This is quite possibility one of the most important things I can mention in this post. Even after I finished college and university I found it extremely hard to find a photography job (unfortunately a degree doesn't guarantee you the job you want these days, sorry). So the best way to increase your chances, is to search for as many opportunities as possible.
I only did one work experience whilst I was at university which was a huge mistake on my part. Search for any opportunities to get your name out there whilst you're still learning. Nowadays there are companies that hire student photographers to help at graduations and there may be some photographers that are self employed that may need an occasional assistant, which would really help build up your name and experience in the industry.
As I waited too late to do this whilst I was still studying, this did put me behind with trying to get in to photography once I left education. However if you've found yourself making this mistake too, don't panic! As there were still things I did that really helped me get back on track.
Soon after leaving university I searched for any charity events that I could photograph, this enabled me to gain experience and allowed the charity to get coverage for the event. They did already hire photographers so I offered my services for free, which actually resulted in some of the participants purchasing their images from me after the event.
The event I photographed was called Bubble Rush, which was an incredibly fun event. I spent the whole day there capturing as much as I could of the day. This also resulted on me spending many hours needing to sort through all of the images I photographed that day, so bare that in mind if you feel yourself getting a bit trigger happy. This experience enabled me to build up my portfolio and my CV.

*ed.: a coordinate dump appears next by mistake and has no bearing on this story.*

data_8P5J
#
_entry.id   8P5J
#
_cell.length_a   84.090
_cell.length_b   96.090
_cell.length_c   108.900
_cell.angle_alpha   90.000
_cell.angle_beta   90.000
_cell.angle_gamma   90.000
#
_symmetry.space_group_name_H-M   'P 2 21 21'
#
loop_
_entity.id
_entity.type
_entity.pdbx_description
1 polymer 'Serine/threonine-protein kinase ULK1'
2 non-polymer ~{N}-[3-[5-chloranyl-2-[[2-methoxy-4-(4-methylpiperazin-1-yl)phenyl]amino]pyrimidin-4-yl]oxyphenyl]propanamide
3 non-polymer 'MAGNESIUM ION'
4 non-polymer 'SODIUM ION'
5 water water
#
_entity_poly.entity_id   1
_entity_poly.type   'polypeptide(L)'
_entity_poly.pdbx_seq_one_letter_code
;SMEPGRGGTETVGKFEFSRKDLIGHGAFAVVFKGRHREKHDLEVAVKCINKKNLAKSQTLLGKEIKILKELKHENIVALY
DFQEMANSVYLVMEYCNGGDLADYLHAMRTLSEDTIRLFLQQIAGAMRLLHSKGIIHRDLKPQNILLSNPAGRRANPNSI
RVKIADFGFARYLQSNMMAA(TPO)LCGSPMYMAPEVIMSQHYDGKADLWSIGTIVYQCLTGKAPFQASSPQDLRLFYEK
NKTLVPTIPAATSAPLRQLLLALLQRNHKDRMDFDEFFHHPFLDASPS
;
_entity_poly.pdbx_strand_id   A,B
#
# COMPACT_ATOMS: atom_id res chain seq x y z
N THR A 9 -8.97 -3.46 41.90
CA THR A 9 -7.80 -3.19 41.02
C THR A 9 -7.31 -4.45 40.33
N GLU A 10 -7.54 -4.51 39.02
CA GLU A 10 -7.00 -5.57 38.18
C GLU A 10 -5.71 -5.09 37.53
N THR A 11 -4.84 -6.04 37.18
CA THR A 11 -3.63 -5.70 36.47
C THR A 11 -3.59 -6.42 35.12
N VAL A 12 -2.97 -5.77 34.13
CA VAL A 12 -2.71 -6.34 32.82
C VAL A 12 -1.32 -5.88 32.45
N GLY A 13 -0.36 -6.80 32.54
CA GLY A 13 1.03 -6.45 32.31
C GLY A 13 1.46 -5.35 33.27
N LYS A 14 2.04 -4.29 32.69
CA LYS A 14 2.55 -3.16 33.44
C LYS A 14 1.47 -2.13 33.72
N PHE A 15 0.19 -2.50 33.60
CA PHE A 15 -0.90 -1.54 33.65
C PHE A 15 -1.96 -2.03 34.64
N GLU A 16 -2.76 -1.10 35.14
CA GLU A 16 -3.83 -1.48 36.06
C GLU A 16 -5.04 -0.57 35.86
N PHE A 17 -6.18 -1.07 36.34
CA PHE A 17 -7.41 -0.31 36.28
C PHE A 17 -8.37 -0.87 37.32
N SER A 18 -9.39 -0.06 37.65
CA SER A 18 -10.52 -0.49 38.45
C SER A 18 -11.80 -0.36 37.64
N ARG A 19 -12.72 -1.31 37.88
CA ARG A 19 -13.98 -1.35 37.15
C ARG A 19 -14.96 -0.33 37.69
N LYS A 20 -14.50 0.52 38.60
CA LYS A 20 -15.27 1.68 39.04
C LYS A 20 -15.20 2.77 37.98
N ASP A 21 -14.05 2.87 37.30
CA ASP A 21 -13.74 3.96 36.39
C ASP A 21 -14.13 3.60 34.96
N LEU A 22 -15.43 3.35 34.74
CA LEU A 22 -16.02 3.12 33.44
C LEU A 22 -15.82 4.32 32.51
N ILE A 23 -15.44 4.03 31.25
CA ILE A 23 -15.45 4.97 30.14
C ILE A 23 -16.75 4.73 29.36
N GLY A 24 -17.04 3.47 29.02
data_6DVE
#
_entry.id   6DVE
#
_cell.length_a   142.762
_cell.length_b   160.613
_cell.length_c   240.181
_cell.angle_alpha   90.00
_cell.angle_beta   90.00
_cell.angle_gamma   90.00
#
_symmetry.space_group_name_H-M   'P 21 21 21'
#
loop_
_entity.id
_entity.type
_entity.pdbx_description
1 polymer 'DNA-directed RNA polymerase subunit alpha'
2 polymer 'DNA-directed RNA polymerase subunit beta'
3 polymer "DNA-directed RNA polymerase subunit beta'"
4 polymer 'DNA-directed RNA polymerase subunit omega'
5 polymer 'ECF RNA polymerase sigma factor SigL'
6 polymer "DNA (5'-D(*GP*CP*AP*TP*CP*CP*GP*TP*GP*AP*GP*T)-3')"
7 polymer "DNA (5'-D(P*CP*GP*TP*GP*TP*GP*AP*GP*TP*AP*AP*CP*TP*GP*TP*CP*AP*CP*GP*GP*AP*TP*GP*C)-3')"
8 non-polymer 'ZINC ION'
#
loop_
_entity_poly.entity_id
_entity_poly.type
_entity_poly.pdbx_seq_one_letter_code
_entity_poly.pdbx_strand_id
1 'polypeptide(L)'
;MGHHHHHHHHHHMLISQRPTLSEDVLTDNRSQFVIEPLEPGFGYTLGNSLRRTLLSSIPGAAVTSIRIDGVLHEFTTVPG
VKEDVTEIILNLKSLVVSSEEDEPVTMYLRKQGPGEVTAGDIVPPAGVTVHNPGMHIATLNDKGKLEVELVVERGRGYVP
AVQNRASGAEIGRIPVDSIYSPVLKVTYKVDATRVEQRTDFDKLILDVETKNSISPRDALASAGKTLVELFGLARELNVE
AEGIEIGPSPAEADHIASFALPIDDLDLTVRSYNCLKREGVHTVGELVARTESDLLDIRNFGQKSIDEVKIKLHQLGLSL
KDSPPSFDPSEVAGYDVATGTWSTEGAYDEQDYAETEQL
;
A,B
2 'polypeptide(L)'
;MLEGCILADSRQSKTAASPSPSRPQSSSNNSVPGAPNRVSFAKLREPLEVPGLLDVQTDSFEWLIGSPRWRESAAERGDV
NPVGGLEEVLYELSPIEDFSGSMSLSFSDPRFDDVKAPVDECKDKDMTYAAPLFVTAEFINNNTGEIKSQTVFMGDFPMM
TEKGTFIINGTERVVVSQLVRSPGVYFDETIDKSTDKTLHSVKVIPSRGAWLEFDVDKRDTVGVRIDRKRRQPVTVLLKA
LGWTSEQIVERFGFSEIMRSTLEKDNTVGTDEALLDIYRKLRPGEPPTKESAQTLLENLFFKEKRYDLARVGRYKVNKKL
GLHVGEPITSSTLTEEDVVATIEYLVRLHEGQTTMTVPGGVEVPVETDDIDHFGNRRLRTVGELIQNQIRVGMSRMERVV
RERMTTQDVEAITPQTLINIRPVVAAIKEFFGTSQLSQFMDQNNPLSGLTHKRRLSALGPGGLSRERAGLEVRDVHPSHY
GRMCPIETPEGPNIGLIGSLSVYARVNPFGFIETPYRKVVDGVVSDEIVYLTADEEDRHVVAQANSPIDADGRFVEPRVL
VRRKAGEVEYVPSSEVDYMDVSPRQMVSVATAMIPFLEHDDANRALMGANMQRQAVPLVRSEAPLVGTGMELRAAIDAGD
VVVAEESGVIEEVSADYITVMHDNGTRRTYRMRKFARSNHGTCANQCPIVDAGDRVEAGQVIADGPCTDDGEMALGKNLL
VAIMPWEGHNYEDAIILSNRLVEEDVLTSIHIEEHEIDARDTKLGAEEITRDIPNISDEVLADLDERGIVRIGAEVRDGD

After this event I started looking in to other photography opportunities and it wasn't long until I found my next adventure. I applied to work as a photographer at a children's summer camp in America. There are a few different companies that offer this such as USA Summer Camp and Camp America, so if you're interested in this then they are easy enough to research to find which is best for you. I spent 10 weeks in America photographing all of the different activities the kids took part in and the camp used them for promotions and for the parents to see on their website, and to purchase if they wished.
This experience within photography and working with children helped me land my next photography job, working as a school photographer. Which certainly came with its own challenges, working with children everyday is never going to be easy, you also don't get much time to actually focus on the photography side of things as schools are rather demanding on time frames. But it was my first full time photography job and it was my next stepping stone.
At this point I had already started branching out on my own with my nature and landscape photography, I've always loved being around nature and I love going out exploring so the 2 just went hand in hand for me, and I always take up any excuse to be out with my camera!